By Laura Groulx, MSW, RSW
When I think about the concept of body image, my mind associates this concept with women. At first, I wondered if this was the case because I’m a woman myself. It turns out, that all I had to do to validate my association was search “body image” in Google Images, because my screen was instantly filled with photos of women. Go ahead, give it a try! To me, this simple search speaks volumes. However, the odd image of a man did pop up. Notably, one particular photo of a man spoke to me: it’s an image of a man holding up a sign saying “It’s just as hard to be Ken as it is to be Barbie”. This seems so obvious. So true. So why the distortion?
Image source: https://www.sbs.com.au/guide/article/2017/06/13/comment-we-need-talk-about-male-body-image
After pondering this, my mind went to the media. Arguably, media plays a large role in the development and strengthening of social norms.
Two social norms are at play here.
Social norm part one is this: women, embrace your insecurities!
Grab that face mask, book your Botox appointment, sign up for that diet plan, get the fake nails, and spend whatever you can on the right name brands to drape on your body. This norm is loud and clear, and it doesn’t seem to elicit much of a reaction when women comply to this norm.
On the other hand, we have social norm part two: Men, suck it up. It doesn’t matter what shape you are, that your hair may be thinning, or whatever else you may dislike about your body. GET OVER IT, because if you don’t, and you cave to your insecurities (e.g. talking about it, seeking support), your masculinity is in question.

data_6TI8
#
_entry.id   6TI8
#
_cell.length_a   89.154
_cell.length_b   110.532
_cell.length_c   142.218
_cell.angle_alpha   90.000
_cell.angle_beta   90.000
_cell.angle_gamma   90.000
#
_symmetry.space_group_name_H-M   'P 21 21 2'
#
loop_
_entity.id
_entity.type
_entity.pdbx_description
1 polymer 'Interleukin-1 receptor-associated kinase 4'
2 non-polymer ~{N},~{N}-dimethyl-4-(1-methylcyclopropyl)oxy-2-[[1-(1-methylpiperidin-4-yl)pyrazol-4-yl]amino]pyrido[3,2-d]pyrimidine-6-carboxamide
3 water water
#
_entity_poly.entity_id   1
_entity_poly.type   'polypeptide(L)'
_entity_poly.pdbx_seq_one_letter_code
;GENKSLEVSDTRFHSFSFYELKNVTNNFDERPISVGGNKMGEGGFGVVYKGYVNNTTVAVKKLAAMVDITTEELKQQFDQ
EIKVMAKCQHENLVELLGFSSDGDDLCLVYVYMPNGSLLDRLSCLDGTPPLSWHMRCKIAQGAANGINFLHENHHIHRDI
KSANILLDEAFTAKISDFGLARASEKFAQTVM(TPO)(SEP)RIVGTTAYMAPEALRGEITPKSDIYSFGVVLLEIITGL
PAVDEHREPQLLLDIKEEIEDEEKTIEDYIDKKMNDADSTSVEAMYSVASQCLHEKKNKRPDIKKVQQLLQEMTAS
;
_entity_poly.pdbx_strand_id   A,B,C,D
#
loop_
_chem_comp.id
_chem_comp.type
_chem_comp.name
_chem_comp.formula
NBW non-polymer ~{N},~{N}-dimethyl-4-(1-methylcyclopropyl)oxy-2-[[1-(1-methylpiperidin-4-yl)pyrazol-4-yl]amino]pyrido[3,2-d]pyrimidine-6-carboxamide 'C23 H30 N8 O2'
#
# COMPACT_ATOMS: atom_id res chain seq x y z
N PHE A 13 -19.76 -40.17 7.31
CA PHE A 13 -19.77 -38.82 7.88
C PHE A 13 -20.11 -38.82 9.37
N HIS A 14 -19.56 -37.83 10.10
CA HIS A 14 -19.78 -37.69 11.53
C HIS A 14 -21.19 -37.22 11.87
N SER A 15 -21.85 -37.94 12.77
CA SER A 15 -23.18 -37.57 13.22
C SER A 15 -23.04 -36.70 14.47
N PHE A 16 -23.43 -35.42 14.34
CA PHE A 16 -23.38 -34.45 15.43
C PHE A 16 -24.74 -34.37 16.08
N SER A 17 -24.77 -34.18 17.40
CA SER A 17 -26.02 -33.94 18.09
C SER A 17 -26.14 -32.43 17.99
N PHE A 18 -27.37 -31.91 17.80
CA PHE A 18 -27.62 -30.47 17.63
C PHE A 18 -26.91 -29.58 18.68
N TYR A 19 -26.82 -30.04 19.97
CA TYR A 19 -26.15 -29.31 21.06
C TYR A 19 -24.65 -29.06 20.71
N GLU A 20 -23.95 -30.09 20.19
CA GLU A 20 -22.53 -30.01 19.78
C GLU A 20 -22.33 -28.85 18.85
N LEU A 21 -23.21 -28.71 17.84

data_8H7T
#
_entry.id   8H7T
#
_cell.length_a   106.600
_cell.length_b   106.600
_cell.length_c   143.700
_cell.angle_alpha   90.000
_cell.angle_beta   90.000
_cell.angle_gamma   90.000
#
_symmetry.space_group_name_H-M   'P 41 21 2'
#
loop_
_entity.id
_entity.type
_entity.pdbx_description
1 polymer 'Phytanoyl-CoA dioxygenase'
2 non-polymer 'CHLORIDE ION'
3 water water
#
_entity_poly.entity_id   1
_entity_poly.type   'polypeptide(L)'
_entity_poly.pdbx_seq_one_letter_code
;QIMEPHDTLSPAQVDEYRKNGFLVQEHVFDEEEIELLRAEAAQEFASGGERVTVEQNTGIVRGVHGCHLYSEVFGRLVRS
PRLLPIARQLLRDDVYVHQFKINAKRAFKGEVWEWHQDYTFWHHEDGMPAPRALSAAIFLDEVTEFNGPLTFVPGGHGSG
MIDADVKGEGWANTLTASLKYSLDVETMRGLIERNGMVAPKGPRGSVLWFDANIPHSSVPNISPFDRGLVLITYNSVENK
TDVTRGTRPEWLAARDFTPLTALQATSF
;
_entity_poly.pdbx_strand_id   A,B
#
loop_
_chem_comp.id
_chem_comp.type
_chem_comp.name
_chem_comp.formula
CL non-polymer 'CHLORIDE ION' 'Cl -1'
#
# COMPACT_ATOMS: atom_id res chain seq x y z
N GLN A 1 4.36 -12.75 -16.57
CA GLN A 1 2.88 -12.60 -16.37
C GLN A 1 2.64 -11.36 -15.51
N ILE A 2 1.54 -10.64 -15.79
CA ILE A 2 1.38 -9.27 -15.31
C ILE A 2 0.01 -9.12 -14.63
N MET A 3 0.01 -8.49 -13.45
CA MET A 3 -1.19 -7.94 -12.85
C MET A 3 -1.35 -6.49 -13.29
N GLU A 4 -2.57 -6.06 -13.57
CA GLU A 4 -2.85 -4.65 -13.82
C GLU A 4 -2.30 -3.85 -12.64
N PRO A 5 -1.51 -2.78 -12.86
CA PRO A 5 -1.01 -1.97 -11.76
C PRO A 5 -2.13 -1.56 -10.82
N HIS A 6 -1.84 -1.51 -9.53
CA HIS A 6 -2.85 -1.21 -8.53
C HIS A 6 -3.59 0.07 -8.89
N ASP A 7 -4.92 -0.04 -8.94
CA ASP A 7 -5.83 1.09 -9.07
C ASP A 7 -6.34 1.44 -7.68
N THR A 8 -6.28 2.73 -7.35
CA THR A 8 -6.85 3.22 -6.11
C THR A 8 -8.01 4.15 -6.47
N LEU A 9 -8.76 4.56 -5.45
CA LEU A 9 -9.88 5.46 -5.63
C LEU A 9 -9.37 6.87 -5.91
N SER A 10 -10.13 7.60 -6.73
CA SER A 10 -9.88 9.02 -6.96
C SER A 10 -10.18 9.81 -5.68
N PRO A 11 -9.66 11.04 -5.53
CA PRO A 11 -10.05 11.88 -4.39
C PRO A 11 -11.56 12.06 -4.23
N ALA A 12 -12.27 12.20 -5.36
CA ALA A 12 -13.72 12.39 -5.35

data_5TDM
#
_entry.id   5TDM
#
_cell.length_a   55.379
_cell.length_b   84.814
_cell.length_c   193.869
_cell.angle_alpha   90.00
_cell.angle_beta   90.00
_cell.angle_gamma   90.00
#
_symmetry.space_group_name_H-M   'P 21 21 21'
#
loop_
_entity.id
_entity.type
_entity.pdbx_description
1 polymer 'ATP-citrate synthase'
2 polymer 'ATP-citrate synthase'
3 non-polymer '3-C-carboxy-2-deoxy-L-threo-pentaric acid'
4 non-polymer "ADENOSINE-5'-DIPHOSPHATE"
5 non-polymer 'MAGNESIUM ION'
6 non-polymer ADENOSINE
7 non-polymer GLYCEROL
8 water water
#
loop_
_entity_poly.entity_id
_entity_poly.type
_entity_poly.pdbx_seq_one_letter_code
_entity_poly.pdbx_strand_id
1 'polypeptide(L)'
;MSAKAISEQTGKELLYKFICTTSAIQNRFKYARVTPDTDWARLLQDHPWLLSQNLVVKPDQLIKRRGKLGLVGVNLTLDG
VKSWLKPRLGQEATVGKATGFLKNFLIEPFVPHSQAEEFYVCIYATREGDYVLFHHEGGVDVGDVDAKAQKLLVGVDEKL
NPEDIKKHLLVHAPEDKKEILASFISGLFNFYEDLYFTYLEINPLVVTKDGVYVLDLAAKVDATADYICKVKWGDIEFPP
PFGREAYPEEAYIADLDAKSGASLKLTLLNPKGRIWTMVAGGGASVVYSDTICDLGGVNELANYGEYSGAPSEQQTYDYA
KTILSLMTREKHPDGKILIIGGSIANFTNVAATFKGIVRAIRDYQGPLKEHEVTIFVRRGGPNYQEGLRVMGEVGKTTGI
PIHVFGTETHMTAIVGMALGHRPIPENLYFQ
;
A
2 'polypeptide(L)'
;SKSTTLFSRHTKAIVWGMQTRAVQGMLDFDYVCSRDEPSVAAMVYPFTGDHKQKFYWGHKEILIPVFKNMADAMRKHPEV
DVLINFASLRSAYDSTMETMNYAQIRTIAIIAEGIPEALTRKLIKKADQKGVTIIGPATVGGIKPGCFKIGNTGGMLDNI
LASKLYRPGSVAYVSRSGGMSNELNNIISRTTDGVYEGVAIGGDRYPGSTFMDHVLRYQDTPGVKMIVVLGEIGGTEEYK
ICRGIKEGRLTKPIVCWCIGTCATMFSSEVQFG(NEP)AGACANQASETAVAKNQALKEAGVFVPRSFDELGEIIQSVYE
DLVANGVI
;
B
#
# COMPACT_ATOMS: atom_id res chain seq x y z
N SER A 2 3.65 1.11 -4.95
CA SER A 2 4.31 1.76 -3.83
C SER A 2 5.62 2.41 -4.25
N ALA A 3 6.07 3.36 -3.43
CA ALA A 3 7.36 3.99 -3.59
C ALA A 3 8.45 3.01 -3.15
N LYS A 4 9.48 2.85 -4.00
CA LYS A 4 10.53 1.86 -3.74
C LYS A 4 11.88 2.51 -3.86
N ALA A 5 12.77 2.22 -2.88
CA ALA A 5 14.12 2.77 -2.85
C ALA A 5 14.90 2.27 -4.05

Picture Courtesy of Alex's Story: https://www.time-to-change.org.uk/blog/i-hid-my-mental-illness-after-i-was-told-to-man
What I’m about to say speaks from the heart, and likely speaks for many a man out there:
Men are expected to be the Ken dolls and Bruce Waynes, just like women are expected to be the Barbies and Victoria Secret models. While this may be true, the norm around how we handle this is so different.
It seems that women embracing their insecurities has led to more awareness of the negative body image issue amongst women. As a result, there have been supportive movements and campaigns (for instance, Dove Campaign for Real Beauty) which are doing wonderful things to promote body acceptance in women. However, with men remaining so quiet, likely due to the fear of being shamed for the vulnerability that may come with challenging social norm part two, they seem to go unrepresented.
At the end of the day, both men and women are human.
There are certainly differences, but we share the same human experience. Both genders eat, bleed, think, feel, and thrive off social connection and a sense of belonging.
To the men reading this, know that there is nothing weak about acknowledging an insecurity, whether about body image or anything else. In fact, this acknowledgment demonstrates courage and strength of character. And it helps when you too can be open and encouraging of other men that acknowledge this issue.
To the women, be kind to your men. Show acceptance. They may not say it, but they likely care about how they are being perceived in much the same way.
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